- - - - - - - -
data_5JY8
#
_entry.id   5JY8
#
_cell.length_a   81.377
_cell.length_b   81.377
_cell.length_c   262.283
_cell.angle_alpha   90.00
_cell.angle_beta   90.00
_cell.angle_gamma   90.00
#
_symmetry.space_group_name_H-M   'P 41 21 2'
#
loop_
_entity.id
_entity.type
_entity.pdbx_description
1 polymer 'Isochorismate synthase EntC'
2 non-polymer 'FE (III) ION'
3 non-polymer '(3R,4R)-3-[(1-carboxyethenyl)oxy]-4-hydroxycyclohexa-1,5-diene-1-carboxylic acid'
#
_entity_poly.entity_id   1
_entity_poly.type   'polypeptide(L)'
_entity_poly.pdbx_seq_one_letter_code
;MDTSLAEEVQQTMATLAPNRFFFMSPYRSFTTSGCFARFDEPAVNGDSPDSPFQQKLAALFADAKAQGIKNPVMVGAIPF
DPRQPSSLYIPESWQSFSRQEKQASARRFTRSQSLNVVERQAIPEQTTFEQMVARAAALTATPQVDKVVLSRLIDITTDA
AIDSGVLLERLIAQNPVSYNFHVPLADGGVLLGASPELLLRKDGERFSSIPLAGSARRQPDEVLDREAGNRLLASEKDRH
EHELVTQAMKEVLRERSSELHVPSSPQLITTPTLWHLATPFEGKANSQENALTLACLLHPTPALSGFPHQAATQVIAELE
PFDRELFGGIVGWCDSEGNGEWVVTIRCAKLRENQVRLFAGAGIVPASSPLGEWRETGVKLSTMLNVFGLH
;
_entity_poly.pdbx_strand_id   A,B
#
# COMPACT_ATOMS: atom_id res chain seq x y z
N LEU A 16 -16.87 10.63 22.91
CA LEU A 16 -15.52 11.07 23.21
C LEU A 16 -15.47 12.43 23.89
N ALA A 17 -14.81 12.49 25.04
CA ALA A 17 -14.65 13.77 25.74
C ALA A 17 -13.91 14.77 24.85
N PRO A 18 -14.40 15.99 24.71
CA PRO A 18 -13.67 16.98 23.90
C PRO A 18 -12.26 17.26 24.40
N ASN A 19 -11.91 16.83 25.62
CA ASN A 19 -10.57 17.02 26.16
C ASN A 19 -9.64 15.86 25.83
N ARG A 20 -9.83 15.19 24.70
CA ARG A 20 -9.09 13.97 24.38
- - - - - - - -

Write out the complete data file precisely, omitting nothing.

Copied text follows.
data_5JY8
#
_entry.id   5JY8
#
_cell.length_a   81.377
_cell.length_b   81.377
_cell.length_c   262.283
_cell.angle_alpha   90.00
_cell.angle_beta   90.00
_cell.angle_gamma   90.00
#
_symmetry.space_group_name_H-M   'P 41 21 2'
#
loop_
_entity.id
_entity.type
_entity.pdbx_description
1 polymer 'Isochorismate synthase EntC'
2 non-polymer 'FE (III) ION'
3 non-polymer '(3R,4R)-3-[(1-carboxyethenyl)oxy]-4-hydroxycyclohexa-1,5-diene-1-carboxylic acid'
#
_entity_poly.entity_id   1
_entity_poly.type   'polypeptide(L)'
_entity_poly.pdbx_seq_one_letter_code
;MDTSLAEEVQQTMATLAPNRFFFMSPYRSFTTSGCFARFDEPAVNGDSPDSPFQQKLAALFADAKAQGIKNPVMVGAIPF
DPRQPSSLYIPESWQSFSRQEKQASARRFTRSQSLNVVERQAIPEQTTFEQMVARAAALTATPQVDKVVLSRLIDITTDA
AIDSGVLLERLIAQNPVSYNFHVPLADGGVLLGASPELLLRKDGERFSSIPLAGSARRQPDEVLDREAGNRLLASEKDRH
EHELVTQAMKEVLRERSSELHVPSSPQLITTPTLWHLATPFEGKANSQENALTLACLLHPTPALSGFPHQAATQVIAELE
PFDRELFGGIVGWCDSEGNGEWVVTIRCAKLRENQVRLFAGAGIVPASSPLGEWRETGVKLSTMLNVFGLH
;
_entity_poly.pdbx_strand_id   A,B
#
# COMPACT_ATOMS: atom_id res chain seq x y z
N LEU A 16 -16.87 10.63 22.91
CA LEU A 16 -15.52 11.07 23.21
C LEU A 16 -15.47 12.43 23.89
N ALA A 17 -14.81 12.49 25.04
CA ALA A 17 -14.65 13.77 25.74
C ALA A 17 -13.91 14.77 24.85
N PRO A 18 -14.40 15.99 24.71
CA PRO A 18 -13.67 16.98 23.90
C PRO A 18 -12.26 17.26 24.40
N ASN A 19 -11.91 16.83 25.62
CA ASN A 19 -10.57 17.02 26.16
C ASN A 19 -9.64 15.86 25.83
N ARG A 20 -9.83 15.19 24.70
CA ARG A 20 -9.09 13.97 24.38